11 11 Question: [Freshman Applicants] How have you taken advantage of the educational opportunities you have had to prepare for college? [Freshman Applicants] How have you taken advantage of the educational opportunities you have had to prepare for college? [Transfer Applicants] What is your intended major? Discuss how your interest in the field developed and describe any experience you have had in the field — such as volunteer work, internships and employment, participation in student organizations and activities — and what you have gained from your involvement. [Transfer Applicants] What is your intended major? Discuss how your interest in the field developed and describe any experience you have had in the field — such as volunteer work, internships and employment, participation in student organizations and activities — and what you have gained from your involvement. Focus on Academic Achievement (#1)

12 12 Potential to Contribute (#2) Rationale: The University welcomes the contributions each student brings to the campus learning community. This question seeks to determine an applicant’s academic or creative interests and potential to contribute to the vitality of the University. The University welcomes the contributions each student brings to the campus learning community. This question seeks to determine an applicant’s academic or creative interests and potential to contribute to the vitality of the University.

13 13 Potential to Contribute (#2) Question: Tell us about a talent, experience, contribution or personal quality you will bring to the University of California. Tell us about a talent, experience, contribution or personal quality you will bring to the University of California.

14 14 Open-Ended (#3) Rationale: This question seeks to give students the opportunity to share important aspects of their schooling or their lives — such as their personal circumstances, family experiences and opportunities that were or were not available at their school or college — which may not have been sufficiently addressed elsewhere in the application. This question seeks to give students the opportunity to share important aspects of their schooling or their lives — such as their personal circumstances, family experiences and opportunities that were or were not available at their school or college — which may not have been sufficiently addressed elsewhere in the application.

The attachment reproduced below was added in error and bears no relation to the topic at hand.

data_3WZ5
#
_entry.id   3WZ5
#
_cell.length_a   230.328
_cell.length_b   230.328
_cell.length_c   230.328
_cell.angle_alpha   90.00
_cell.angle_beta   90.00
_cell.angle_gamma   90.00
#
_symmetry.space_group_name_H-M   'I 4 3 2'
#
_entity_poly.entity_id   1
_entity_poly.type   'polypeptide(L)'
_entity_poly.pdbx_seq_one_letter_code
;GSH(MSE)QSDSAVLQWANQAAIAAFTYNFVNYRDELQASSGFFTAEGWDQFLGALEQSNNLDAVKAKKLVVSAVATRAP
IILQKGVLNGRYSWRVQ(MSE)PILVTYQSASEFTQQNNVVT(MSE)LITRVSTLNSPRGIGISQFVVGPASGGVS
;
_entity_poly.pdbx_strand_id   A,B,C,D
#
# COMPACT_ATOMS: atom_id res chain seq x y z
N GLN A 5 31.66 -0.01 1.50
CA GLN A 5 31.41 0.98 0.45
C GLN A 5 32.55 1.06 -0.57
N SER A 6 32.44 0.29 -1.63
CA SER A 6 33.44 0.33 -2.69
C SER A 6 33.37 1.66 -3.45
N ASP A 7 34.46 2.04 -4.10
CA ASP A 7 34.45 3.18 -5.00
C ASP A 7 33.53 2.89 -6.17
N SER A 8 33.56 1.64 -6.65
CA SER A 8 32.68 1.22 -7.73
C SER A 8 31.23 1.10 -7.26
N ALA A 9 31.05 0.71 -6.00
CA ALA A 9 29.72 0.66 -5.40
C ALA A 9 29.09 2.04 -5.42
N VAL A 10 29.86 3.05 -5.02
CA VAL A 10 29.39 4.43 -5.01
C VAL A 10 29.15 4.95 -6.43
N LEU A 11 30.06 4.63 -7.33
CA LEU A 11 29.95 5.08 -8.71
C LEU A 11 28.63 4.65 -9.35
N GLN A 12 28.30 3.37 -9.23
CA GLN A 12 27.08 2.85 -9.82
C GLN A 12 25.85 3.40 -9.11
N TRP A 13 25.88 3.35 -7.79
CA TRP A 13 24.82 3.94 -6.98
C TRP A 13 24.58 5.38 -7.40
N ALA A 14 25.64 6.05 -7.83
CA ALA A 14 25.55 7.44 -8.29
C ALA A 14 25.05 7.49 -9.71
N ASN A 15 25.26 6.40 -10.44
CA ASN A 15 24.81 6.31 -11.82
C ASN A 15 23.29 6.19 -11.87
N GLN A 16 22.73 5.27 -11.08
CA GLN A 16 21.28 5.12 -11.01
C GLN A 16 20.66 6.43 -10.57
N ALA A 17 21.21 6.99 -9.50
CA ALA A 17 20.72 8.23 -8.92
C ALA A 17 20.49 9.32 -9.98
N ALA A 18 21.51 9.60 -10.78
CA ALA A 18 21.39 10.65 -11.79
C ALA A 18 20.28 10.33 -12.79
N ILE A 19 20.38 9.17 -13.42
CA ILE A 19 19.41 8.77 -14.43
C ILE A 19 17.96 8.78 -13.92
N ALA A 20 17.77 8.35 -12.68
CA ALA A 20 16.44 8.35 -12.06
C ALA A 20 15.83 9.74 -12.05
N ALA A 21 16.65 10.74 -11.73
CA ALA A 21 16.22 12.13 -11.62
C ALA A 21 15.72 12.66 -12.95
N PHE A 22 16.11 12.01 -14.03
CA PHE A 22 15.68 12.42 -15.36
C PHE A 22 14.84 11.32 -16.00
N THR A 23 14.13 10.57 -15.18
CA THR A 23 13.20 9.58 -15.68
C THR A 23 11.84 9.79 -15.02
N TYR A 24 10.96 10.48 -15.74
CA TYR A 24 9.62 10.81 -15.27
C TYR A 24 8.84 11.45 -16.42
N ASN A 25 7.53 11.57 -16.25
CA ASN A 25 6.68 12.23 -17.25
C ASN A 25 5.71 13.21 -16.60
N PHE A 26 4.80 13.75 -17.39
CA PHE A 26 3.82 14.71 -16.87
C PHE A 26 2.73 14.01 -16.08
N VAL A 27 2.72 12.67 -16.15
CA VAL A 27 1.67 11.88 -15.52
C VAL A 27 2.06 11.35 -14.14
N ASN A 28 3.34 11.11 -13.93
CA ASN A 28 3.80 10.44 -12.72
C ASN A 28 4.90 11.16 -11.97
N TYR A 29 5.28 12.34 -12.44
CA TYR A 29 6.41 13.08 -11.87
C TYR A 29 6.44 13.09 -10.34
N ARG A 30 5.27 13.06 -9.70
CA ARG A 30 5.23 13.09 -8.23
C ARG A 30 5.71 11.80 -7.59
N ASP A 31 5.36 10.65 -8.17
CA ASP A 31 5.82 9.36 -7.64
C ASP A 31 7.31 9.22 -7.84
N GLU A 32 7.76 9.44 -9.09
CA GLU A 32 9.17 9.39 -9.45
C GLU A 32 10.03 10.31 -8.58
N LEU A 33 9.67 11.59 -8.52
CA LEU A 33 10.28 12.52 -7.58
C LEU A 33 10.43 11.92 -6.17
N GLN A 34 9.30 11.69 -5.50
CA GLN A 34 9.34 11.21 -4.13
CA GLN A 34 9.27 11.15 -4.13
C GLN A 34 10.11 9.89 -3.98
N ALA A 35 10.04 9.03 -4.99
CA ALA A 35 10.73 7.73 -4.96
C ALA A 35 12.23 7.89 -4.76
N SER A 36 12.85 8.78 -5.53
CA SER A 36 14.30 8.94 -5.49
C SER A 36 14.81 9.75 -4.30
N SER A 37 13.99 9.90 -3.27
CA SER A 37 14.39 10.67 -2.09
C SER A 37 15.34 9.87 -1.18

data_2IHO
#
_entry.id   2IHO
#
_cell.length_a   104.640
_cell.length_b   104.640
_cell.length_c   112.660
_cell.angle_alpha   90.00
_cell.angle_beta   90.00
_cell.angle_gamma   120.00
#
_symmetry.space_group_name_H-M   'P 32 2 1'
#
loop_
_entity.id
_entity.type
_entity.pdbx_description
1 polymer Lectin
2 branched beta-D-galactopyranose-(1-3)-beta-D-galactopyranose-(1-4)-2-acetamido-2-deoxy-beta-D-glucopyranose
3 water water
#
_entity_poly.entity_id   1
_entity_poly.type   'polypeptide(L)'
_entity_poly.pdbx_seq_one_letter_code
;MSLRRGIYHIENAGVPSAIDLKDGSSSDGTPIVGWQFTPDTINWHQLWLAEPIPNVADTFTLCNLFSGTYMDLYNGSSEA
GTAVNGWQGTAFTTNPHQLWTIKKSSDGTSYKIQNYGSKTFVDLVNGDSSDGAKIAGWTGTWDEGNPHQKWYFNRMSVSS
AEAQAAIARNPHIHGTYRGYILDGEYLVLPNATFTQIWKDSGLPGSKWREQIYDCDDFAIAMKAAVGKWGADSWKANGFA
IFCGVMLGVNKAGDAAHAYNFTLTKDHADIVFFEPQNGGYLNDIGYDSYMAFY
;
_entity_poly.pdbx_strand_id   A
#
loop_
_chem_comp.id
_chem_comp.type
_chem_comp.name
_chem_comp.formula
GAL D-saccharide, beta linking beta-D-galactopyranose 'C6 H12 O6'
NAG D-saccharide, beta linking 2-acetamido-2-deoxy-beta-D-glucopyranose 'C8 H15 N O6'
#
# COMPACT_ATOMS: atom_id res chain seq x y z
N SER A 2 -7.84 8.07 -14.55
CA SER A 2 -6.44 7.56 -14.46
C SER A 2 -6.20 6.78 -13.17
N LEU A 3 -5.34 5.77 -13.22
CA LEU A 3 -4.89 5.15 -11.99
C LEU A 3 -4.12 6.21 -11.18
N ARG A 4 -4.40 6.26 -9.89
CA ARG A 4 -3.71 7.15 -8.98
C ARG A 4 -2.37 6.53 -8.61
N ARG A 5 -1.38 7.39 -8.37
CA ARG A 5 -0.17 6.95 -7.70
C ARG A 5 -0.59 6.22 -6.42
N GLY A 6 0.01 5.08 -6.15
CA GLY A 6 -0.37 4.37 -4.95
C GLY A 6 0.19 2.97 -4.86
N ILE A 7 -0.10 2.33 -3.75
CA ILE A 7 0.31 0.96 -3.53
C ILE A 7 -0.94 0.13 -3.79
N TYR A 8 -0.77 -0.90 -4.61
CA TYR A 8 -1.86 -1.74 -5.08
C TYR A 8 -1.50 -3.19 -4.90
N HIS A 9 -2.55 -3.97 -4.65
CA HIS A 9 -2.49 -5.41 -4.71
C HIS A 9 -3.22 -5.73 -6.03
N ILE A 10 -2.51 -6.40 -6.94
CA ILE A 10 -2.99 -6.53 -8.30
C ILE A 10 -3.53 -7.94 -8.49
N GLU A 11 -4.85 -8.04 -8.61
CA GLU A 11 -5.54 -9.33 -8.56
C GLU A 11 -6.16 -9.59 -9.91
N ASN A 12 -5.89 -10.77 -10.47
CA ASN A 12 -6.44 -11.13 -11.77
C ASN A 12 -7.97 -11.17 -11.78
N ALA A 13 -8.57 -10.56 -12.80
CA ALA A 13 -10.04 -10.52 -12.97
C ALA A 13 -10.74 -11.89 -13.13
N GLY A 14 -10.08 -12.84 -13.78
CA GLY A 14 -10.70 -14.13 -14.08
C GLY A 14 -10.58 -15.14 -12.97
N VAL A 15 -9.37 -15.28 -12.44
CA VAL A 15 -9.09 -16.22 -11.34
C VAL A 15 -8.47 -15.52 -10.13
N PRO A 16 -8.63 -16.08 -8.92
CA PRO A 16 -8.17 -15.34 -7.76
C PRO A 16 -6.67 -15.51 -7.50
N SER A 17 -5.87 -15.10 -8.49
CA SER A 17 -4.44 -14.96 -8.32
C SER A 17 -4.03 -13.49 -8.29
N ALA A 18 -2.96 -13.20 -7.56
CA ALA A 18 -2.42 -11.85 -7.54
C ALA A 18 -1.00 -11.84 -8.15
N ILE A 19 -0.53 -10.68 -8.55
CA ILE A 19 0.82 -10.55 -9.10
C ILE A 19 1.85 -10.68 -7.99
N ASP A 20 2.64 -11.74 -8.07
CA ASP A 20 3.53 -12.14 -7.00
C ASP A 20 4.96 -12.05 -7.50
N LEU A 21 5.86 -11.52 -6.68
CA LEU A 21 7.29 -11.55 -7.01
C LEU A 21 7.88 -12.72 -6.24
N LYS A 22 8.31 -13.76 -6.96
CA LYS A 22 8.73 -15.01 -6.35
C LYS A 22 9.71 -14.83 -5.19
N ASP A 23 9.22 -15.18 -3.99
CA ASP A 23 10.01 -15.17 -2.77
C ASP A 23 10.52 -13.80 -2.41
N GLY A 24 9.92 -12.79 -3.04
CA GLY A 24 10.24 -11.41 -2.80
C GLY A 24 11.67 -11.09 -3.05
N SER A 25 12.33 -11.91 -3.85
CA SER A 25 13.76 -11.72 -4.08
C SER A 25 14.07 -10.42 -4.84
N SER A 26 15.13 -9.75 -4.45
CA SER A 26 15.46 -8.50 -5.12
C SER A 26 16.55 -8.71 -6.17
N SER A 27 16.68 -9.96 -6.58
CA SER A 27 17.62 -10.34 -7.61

15 15 Open-Ended (#3) Question: Is there anything you would like us to know about you or your academic record that you have not had the opportunity to describe elsewhere in this application? Is there anything you would like us to know about you or your academic record that you have not had the opportunity to describe elsewhere in this application?

16 16 Preparing Students to Write

17 17 Necessary Skills Think critically: even though students will be writing about themselves, they need to step back and look at their experiences from the outside Think critically: even though students will be writing about themselves, they need to step back and look at their experiences from the outside Write analytically: writing analytically means answering “why?” Write analytically: writing analytically means answering “why?” Follow a writing process: brainstorming, drafting, feedback, revising, proofreading Follow a writing process: brainstorming, drafting, feedback, revising, proofreading

18 18 Important Strategies Think like an admissions reader Think like an admissions reader Choose the extended prompt strategically Choose the extended prompt strategically Know the difference between a short- answer response and an extended response Know the difference between a short- answer response and an extended response